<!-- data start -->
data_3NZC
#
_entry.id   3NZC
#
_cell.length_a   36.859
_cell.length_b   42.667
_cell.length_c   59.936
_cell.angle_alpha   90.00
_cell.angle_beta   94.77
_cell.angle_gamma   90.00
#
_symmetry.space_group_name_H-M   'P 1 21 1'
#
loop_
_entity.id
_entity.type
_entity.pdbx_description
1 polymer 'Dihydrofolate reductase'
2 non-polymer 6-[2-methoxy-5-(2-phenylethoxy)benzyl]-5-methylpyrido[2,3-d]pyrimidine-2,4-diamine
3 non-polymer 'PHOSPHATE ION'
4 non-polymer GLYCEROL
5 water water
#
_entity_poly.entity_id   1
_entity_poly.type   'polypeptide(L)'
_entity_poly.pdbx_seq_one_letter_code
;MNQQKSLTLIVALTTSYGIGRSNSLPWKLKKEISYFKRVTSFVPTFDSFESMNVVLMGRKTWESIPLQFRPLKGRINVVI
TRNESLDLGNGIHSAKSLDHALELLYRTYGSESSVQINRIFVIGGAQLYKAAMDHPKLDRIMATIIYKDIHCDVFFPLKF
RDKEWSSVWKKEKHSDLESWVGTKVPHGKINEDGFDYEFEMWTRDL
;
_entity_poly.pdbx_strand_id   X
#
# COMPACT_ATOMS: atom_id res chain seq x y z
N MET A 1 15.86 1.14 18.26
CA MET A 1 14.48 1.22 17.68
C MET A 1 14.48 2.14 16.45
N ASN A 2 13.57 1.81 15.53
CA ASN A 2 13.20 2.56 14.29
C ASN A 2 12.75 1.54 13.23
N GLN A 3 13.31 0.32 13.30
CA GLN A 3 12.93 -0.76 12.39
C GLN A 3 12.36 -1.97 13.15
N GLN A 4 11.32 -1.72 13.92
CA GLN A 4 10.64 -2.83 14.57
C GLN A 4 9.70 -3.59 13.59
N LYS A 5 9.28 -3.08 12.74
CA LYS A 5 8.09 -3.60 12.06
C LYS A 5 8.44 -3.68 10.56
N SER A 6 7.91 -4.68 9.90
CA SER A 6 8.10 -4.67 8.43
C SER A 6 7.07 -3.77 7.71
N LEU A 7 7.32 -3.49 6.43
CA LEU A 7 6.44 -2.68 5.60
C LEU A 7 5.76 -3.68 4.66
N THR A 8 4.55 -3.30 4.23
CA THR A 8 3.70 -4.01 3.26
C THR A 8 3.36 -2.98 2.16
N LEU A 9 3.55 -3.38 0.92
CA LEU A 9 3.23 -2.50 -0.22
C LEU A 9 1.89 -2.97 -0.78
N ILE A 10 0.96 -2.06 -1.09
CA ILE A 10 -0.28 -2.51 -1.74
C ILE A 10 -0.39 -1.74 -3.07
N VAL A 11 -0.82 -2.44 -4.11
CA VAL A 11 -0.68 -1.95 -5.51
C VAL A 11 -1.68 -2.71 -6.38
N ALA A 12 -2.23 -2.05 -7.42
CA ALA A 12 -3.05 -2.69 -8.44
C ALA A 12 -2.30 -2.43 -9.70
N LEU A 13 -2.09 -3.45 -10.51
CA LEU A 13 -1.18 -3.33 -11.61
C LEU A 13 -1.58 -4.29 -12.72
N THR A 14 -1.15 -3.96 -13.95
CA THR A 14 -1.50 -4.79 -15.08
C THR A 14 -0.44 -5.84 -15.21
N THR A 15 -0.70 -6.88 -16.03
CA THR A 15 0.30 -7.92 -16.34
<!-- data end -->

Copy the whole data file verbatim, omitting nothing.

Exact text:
data_3NZC
#
_entry.id   3NZC
#
_cell.length_a   36.859
_cell.length_b   42.667
_cell.length_c   59.936
_cell.angle_alpha   90.00
_cell.angle_beta   94.77
_cell.angle_gamma   90.00
#
_symmetry.space_group_name_H-M   'P 1 21 1'
#
loop_
_entity.id
_entity.type
_entity.pdbx_description
1 polymer 'Dihydrofolate reductase'
2 non-polymer 6-[2-methoxy-5-(2-phenylethoxy)benzyl]-5-methylpyrido[2,3-d]pyrimidine-2,4-diamine
3 non-polymer 'PHOSPHATE ION'
4 non-polymer GLYCEROL
5 water water
#
_entity_poly.entity_id   1
_entity_poly.type   'polypeptide(L)'
_entity_poly.pdbx_seq_one_letter_code
;MNQQKSLTLIVALTTSYGIGRSNSLPWKLKKEISYFKRVTSFVPTFDSFESMNVVLMGRKTWESIPLQFRPLKGRINVVI
TRNESLDLGNGIHSAKSLDHALELLYRTYGSESSVQINRIFVIGGAQLYKAAMDHPKLDRIMATIIYKDIHCDVFFPLKF
RDKEWSSVWKKEKHSDLESWVGTKVPHGKINEDGFDYEFEMWTRDL
;
_entity_poly.pdbx_strand_id   X
#
# COMPACT_ATOMS: atom_id res chain seq x y z
N MET A 1 15.86 1.14 18.26
CA MET A 1 14.48 1.22 17.68
C MET A 1 14.48 2.14 16.45
N ASN A 2 13.57 1.81 15.53
CA ASN A 2 13.20 2.56 14.29
C ASN A 2 12.75 1.54 13.23
N GLN A 3 13.31 0.32 13.30
CA GLN A 3 12.93 -0.76 12.39
C GLN A 3 12.36 -1.97 13.15
N GLN A 4 11.32 -1.72 13.92
CA GLN A 4 10.64 -2.83 14.57
C GLN A 4 9.70 -3.59 13.59
N LYS A 5 9.28 -3.08 12.74
CA LYS A 5 8.09 -3.60 12.06
C LYS A 5 8.44 -3.68 10.56
N SER A 6 7.91 -4.68 9.90
CA SER A 6 8.10 -4.67 8.43
C SER A 6 7.07 -3.77 7.71
N LEU A 7 7.32 -3.49 6.43
CA LEU A 7 6.44 -2.68 5.60
C LEU A 7 5.76 -3.68 4.66
N THR A 8 4.55 -3.30 4.23
CA THR A 8 3.70 -4.01 3.26
C THR A 8 3.36 -2.98 2.16
N LEU A 9 3.55 -3.38 0.92
CA LEU A 9 3.23 -2.50 -0.22
C LEU A 9 1.89 -2.97 -0.78
N ILE A 10 0.96 -2.06 -1.09
CA ILE A 10 -0.28 -2.51 -1.74
C ILE A 10 -0.39 -1.74 -3.07
N VAL A 11 -0.82 -2.44 -4.11
CA VAL A 11 -0.68 -1.95 -5.51
C VAL A 11 -1.68 -2.71 -6.38
N ALA A 12 -2.23 -2.05 -7.42
CA ALA A 12 -3.05 -2.69 -8.44
C ALA A 12 -2.30 -2.43 -9.70
N LEU A 13 -2.09 -3.45 -10.51
CA LEU A 13 -1.18 -3.33 -11.61
C LEU A 13 -1.58 -4.29 -12.72
N THR A 14 -1.15 -3.96 -13.95
CA THR A 14 -1.50 -4.79 -15.08
C THR A 14 -0.44 -5.84 -15.21
N THR A 15 -0.70 -6.88 -16.03
CA THR A 15 0.30 -7.92 -16.34